Read more about Danny and Bethe’s story here.

Lucca the Three-Legged Military Dog

A retired military service dog, Lucca lost her leg as a result of an explosion in Afghanistan during her six-year service in the United States Marine Corps. She suffered serious burns to her chest and torso in addition to losing her leg in the explosion, but not before she helped save the lives of every human on patrol with her. The nine-year-old German Shepherd-Belgian Malinois mix continued to work in the military until her retirement in May 2012. She was adopted by her original handler and continues to work as an ambassador for all soldier dogs nationwide. She’s also been nominated for the 2013 Hero Dog Award.

 

Read more about Lucca here.

Hero the College Graduate

Hero the service dog became an online sensation during this year’s graduation season as he assisted his owner, who uses a wheelchair, on stage to receive her master’s degree at University of Illinois at Urbana-Champaign. Hero's owner, who outfitted Hero in a cap and gown that matched her own, said online that Hero knows over forty commands to assist her, including retrieving her school supplies and crutches, turning off lights, opening doors, and pulling her up wheelchair ramps. She added that without Hero, she wouldn’t have been able to go to college.

 

Read more about Hero here.

Rufus the Stray Dog

After saving 50 American soldiers in Afghanistan from a suicide bomber, Rufus the mixed breed received a hero’s welcome in the United States, as well as a family to call his own. When a bomber crept onto the army base in the middle of the night to attack a barracks where soldiers were sleeping, he was stopped by Rufus and two other stray dogs living on the base, Target and Sasha. The dogs barked to alert the sleeping soldiers of an intruder and bit the terrorist’s leg to keep him from entering the barracks. Because of the dogs, the bomber detonated the explosives before reaching the inside of the building and the soldiers were able to escape.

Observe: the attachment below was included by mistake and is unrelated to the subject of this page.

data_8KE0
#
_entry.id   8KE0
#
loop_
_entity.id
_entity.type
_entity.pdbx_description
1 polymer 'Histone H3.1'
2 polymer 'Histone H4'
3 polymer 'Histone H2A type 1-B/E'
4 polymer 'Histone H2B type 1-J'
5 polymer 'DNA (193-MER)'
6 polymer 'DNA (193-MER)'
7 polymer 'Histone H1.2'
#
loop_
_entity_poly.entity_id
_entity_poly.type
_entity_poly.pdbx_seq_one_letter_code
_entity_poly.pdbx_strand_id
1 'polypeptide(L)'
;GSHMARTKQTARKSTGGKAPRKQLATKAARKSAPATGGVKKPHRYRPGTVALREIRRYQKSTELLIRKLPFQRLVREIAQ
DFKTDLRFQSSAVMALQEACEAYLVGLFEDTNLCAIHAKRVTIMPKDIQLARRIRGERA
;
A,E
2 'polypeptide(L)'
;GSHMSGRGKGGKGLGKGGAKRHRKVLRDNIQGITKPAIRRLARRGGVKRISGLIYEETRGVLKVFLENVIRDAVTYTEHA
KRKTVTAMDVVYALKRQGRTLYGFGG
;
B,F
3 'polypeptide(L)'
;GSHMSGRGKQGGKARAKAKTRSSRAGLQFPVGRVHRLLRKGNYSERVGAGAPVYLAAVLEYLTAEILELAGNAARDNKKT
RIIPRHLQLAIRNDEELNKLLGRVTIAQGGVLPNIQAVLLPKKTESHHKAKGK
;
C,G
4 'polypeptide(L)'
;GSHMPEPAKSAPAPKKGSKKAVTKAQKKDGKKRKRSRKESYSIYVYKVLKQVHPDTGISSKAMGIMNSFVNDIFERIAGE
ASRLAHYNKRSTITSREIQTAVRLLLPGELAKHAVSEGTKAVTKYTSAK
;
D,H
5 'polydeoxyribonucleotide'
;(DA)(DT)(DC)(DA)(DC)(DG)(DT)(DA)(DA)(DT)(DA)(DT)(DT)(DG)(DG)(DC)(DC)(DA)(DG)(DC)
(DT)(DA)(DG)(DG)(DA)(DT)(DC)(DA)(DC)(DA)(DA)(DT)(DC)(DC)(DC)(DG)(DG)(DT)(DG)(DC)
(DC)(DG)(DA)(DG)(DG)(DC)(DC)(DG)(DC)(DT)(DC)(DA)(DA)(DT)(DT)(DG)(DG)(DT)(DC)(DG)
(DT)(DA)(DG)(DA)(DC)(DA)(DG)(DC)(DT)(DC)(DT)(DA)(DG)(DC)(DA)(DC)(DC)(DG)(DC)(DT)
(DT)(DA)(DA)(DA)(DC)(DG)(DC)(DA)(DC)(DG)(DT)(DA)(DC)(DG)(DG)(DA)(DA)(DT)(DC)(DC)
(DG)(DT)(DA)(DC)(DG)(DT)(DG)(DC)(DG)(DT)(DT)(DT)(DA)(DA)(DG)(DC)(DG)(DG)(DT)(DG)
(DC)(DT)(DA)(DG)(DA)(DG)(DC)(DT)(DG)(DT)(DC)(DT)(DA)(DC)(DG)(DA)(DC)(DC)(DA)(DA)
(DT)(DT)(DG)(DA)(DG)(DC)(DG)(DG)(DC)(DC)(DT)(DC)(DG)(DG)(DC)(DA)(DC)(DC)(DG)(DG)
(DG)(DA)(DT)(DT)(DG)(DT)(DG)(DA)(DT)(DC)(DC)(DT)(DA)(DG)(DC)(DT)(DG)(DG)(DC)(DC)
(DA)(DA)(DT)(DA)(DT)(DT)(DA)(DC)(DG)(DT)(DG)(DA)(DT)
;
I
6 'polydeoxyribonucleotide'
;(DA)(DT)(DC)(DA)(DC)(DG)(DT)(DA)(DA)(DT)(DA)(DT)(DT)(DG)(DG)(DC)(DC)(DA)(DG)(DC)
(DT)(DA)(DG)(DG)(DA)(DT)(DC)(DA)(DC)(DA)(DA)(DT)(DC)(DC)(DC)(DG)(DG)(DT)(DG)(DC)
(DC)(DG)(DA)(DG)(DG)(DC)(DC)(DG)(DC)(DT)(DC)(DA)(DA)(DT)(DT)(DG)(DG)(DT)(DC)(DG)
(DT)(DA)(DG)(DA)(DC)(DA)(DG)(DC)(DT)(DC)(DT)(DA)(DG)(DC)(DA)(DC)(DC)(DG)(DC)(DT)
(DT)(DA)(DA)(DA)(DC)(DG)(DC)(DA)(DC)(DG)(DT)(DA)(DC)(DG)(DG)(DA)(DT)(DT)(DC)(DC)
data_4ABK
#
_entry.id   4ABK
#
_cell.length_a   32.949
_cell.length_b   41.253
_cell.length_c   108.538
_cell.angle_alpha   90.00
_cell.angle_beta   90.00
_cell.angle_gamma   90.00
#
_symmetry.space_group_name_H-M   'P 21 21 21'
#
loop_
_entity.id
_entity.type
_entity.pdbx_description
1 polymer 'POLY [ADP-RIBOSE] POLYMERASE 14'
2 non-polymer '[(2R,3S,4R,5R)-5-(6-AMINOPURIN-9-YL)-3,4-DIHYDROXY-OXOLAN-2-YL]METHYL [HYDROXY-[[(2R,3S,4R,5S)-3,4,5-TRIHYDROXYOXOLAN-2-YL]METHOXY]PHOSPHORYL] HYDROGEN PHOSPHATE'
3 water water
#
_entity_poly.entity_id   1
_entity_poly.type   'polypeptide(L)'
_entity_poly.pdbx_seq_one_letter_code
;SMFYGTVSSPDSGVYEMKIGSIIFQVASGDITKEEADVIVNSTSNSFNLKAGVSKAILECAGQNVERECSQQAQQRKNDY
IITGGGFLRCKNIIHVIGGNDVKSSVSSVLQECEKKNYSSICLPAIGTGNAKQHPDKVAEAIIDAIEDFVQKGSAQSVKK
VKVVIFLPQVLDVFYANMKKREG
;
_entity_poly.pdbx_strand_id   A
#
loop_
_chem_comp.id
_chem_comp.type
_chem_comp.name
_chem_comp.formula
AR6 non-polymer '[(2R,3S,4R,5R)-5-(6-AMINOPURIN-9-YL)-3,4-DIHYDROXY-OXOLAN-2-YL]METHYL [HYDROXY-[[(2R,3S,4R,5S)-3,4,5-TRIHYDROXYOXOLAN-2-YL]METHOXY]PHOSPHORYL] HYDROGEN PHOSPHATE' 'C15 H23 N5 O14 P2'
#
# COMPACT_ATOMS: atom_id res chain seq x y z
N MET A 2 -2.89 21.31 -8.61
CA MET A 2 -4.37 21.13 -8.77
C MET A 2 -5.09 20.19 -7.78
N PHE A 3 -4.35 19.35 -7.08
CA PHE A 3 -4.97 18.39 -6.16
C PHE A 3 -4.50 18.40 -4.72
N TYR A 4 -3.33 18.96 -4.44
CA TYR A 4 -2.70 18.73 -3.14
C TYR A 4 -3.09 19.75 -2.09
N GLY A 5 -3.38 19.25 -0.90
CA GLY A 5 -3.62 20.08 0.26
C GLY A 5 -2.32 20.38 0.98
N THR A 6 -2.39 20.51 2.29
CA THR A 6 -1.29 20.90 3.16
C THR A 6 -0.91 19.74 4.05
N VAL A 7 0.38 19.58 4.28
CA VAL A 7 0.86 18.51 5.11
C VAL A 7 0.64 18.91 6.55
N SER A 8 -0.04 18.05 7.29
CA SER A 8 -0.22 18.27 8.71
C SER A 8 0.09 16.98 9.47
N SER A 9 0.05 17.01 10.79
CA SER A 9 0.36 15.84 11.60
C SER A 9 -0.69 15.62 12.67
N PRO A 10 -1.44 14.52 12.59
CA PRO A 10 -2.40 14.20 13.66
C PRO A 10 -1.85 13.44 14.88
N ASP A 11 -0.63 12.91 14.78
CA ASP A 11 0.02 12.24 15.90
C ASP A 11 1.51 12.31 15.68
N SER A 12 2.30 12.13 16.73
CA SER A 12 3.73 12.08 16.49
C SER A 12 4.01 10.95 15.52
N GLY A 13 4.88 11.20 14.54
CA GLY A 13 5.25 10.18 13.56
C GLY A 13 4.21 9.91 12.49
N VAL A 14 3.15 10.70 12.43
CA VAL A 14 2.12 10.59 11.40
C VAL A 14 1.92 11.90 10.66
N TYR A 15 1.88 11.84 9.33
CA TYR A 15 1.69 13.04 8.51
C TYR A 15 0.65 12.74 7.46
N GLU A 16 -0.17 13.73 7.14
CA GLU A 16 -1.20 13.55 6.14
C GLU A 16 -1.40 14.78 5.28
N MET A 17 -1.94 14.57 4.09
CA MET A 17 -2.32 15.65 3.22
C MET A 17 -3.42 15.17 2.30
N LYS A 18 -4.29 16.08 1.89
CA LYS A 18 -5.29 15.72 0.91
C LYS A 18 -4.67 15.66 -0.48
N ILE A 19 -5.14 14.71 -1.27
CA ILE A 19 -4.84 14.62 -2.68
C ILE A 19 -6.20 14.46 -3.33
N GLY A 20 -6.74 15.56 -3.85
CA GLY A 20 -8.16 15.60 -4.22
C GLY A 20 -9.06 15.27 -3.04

Rufus, Target, and several soldiers were wounded as a result of the blast, but they all survived. Sasha, one of the three dogs, was killed with the bomber. Sgt. Chris Duke, who was wounded by shrapnel during the incident, adopted Rufus with the help of the Puppy Rescue Mission, who were able to bring Rufus home to Georgia to live with his new family. Target was also adopted. She will be living in Arizona with the army medic who saved her from the injuries she sustained in the explosion.

 

Read more about Sgt. Chris Duke and Rufus here.

Sport the Golfer

High school golfer Megan Shirley suffers from an unusual condition. In addition to having type-1 diabetes, she also has hypoglycemia unawareness, which makes it difficult for her to recognize symptoms of high or low blood sugar until it is too late for her to administer insulin or eat a snack to help even out her blood sugar levels. That’s where her diabetic alert service dog, Sport, comes in. The one-year-old Golden Retriever has been trained to monitor Shirley’s blood sugar levels by scent. When her sugar is not at normals levels, whether high or low, he fetches a small blue toy and brings it to Shirley to alert her to take insulin or consume carbohydrates.

 

Sport follows Shirley everywhere, from the golf course to her bedroom, and has alerted her of dangerous blood sugar levels several times while she was sleeping. If left untreated, low blood sugar can lead to seizures or a loss of consciousness, which is why Sport was trained to detect Shirley’s levels 15 to 20 minutes ahead of when they could cause a problem. Sport's ability to detect blood sugar levels is relatively uncommon. The International Association of Assistance Dog Partners estimates there to be fewer than 500 diabetic alert service dogs in use nationwide.

 

Read more about Megan and Sport here.